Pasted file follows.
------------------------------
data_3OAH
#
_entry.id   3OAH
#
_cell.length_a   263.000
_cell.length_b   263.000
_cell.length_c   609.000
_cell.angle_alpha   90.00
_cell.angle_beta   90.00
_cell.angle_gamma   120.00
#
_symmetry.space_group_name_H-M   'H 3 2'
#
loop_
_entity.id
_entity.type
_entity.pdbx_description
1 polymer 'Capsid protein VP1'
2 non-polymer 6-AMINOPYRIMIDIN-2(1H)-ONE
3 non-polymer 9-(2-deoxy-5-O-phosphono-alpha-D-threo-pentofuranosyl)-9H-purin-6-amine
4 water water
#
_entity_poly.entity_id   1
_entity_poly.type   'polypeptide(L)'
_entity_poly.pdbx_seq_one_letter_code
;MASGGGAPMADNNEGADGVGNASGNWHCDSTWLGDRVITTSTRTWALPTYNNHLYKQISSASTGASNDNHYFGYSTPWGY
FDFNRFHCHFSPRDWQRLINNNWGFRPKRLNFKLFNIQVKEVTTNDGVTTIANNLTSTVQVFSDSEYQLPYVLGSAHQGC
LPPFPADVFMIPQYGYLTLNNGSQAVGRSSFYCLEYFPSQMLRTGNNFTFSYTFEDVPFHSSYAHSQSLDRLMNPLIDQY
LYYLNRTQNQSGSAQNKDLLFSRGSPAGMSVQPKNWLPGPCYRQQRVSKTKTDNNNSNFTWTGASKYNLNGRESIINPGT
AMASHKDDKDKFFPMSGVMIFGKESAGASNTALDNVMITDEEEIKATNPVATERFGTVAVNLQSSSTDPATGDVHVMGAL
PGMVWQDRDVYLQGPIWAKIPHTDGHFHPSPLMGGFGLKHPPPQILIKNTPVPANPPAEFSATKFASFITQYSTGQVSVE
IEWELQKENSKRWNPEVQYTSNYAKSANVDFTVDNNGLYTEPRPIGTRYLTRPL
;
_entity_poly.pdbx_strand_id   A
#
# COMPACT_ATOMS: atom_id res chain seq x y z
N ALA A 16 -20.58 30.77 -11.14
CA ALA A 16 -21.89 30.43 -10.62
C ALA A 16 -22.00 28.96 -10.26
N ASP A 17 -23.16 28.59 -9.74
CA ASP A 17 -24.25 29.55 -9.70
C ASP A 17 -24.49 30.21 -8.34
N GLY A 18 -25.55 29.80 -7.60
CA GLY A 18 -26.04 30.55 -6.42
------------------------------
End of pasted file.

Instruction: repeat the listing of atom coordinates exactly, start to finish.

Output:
data_3OAH
#
_entry.id   3OAH
#
_cell.length_a   263.000
_cell.length_b   263.000
_cell.length_c   609.000
_cell.angle_alpha   90.00
_cell.angle_beta   90.00
_cell.angle_gamma   120.00
#
_symmetry.space_group_name_H-M   'H 3 2'
#
loop_
_entity.id
_entity.type
_entity.pdbx_description
1 polymer 'Capsid protein VP1'
2 non-polymer 6-AMINOPYRIMIDIN-2(1H)-ONE
3 non-polymer 9-(2-deoxy-5-O-phosphono-alpha-D-threo-pentofuranosyl)-9H-purin-6-amine
4 water water
#
_entity_poly.entity_id   1
_entity_poly.type   'polypeptide(L)'
_entity_poly.pdbx_seq_one_letter_code
;MASGGGAPMADNNEGADGVGNASGNWHCDSTWLGDRVITTSTRTWALPTYNNHLYKQISSASTGASNDNHYFGYSTPWGY
FDFNRFHCHFSPRDWQRLINNNWGFRPKRLNFKLFNIQVKEVTTNDGVTTIANNLTSTVQVFSDSEYQLPYVLGSAHQGC
LPPFPADVFMIPQYGYLTLNNGSQAVGRSSFYCLEYFPSQMLRTGNNFTFSYTFEDVPFHSSYAHSQSLDRLMNPLIDQY
LYYLNRTQNQSGSAQNKDLLFSRGSPAGMSVQPKNWLPGPCYRQQRVSKTKTDNNNSNFTWTGASKYNLNGRESIINPGT
AMASHKDDKDKFFPMSGVMIFGKESAGASNTALDNVMITDEEEIKATNPVATERFGTVAVNLQSSSTDPATGDVHVMGAL
PGMVWQDRDVYLQGPIWAKIPHTDGHFHPSPLMGGFGLKHPPPQILIKNTPVPANPPAEFSATKFASFITQYSTGQVSVE
IEWELQKENSKRWNPEVQYTSNYAKSANVDFTVDNNGLYTEPRPIGTRYLTRPL
;
_entity_poly.pdbx_strand_id   A
#
# COMPACT_ATOMS: atom_id res chain seq x y z
N ALA A 16 -20.58 30.77 -11.14
CA ALA A 16 -21.89 30.43 -10.62
C ALA A 16 -22.00 28.96 -10.26
N ASP A 17 -23.16 28.59 -9.74
CA ASP A 17 -24.25 29.55 -9.70
C ASP A 17 -24.49 30.21 -8.34
N GLY A 18 -25.55 29.80 -7.60
CA GLY A 18 -26.04 30.55 -6.42